Have you ever woken up the morning of an important something and something (test, presentation, meeting, etc.) and the feeling in the pit of your stomach– the nerves- are screaming at you that you are just NOT ready?
Do you start scrambling then, trying to figure out how to get out of the situation, because, obviously, if your stomach knows what it is talking about, it’s going to be a total bomb?
This week, I want you to rethink those nerves. I want to challenge you to realize that your stomach doesn’t actually know what it’s talking about– that’s why it is a stomach and not a mouth or brain.
Here is what I have figured out about those butterflies I get in my stomach. They are not an indication that I am not ready. They are an indication that what I am walking into, what I am preparing to do, is something that really matters to me. My butterflies say, “you care about this” not “you should not be doing this.” And when you realize that, you can move powerfully forward.
So what to do when butterflies show up, telling you how much something matters to you?
Step 1: Prepare. Put the work into preparing for the test, the presentation, the meeting. Write a script for the talk you are giving and don’t just plan on reading them when it comes to present. Practice it over and over again. Meeting with someone? Think through what might come up and make sure you have the details you need to make your case, support your position, or present your ideas. Same thing for a test. Really, truly prepare for it. For whatever it is, give yourself what you need on the front end so that you can resolutely tell yourself that you have done the work to be there.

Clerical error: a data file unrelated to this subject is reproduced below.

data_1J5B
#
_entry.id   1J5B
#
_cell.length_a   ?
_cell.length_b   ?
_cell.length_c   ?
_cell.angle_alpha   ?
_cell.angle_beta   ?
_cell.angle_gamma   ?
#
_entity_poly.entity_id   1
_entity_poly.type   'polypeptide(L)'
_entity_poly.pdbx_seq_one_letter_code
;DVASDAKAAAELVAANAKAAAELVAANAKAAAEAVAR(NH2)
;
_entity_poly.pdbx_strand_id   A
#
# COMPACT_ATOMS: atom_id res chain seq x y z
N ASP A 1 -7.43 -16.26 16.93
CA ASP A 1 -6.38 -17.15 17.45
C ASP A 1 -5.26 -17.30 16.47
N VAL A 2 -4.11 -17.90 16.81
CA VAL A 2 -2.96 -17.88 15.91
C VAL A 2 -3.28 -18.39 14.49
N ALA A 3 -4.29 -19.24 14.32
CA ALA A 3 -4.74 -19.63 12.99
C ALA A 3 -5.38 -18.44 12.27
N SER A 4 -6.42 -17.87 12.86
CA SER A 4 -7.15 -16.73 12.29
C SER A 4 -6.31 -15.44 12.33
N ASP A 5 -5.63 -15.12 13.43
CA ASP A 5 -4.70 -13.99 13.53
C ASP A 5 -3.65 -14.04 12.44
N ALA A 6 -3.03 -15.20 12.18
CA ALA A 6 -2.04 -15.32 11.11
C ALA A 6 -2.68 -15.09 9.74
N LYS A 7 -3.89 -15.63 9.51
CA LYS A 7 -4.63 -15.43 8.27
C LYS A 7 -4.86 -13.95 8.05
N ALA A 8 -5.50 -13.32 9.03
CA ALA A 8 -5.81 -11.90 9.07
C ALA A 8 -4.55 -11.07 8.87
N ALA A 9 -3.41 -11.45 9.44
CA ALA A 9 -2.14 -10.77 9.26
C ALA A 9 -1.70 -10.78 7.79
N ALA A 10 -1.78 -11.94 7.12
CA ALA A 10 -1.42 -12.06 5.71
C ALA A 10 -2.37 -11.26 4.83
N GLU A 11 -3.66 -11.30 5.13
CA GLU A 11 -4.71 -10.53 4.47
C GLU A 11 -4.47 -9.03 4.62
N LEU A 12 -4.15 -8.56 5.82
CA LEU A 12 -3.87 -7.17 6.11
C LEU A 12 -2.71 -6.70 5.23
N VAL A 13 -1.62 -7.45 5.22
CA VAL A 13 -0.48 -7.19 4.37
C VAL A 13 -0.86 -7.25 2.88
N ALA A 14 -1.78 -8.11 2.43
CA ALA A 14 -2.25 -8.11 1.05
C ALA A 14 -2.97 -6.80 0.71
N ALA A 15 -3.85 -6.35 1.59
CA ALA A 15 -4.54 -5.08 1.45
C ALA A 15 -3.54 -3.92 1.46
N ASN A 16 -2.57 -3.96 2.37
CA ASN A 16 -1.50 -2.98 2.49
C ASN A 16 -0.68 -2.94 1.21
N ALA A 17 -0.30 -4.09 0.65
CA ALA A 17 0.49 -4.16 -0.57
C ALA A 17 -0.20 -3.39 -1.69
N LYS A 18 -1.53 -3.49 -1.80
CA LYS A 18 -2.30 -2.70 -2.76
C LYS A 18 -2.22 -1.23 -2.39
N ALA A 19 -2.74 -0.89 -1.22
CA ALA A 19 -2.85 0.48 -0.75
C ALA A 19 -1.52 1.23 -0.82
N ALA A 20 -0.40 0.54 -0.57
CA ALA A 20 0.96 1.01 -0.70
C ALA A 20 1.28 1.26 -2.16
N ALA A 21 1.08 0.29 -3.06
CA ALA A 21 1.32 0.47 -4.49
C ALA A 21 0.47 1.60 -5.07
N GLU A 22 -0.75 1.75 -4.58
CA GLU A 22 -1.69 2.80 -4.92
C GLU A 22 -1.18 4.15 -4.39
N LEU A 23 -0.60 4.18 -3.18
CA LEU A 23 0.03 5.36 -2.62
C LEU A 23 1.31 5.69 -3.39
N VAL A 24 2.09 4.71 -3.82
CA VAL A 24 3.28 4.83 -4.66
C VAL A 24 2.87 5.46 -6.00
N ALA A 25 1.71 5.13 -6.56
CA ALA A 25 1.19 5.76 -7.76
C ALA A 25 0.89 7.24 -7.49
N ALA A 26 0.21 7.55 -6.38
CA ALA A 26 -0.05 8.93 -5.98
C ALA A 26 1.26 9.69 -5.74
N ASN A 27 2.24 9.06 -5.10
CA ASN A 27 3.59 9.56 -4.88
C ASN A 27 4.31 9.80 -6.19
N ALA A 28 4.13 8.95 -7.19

Step 2: Give yourself what you need. In addition to doing the work to get ready, you need to give your body and mind whatever they need to be in their best form. Go to bed early. Eat breakfast. Have some quiet time. Meditate. Stretch. Do whatever it is that gives you a nice sense of peace and a feeling of wellbeing.
Step 3: Go for it. When the time comes to take that test, present your workshop, or confer in that meeting, let your brilliance shine. You’ve prepared. You’ve cared for yourself. And you know this matters to you. Let your light shine. When something matters to you, don’t be afraid to show that heart to others. That passion and fervor is an important part of what we have to offer. Radiate. It’s contagious.
Step 4: Debrief. After you wrap up the meeting, test, presentation or whatever else it was, unpack it. But, before you do, remember that we don’t fail. All of our experiences are just information. And so, you were probably awesome, but if you have a pesky self-conscious who isn’t always self-accepting, you may not see that and you may want to be all harky and self-judging. Don’t do it. Instead, turn on your more objective analyst and think through what you would do the same, differently, at what point, etc. Learning from our present day experiences is actually a really powerful way to reduce nerves in the future because it better informs us of how to prepare for next time.
Do you battle nerves? What situations really work you up? How do you deal with them?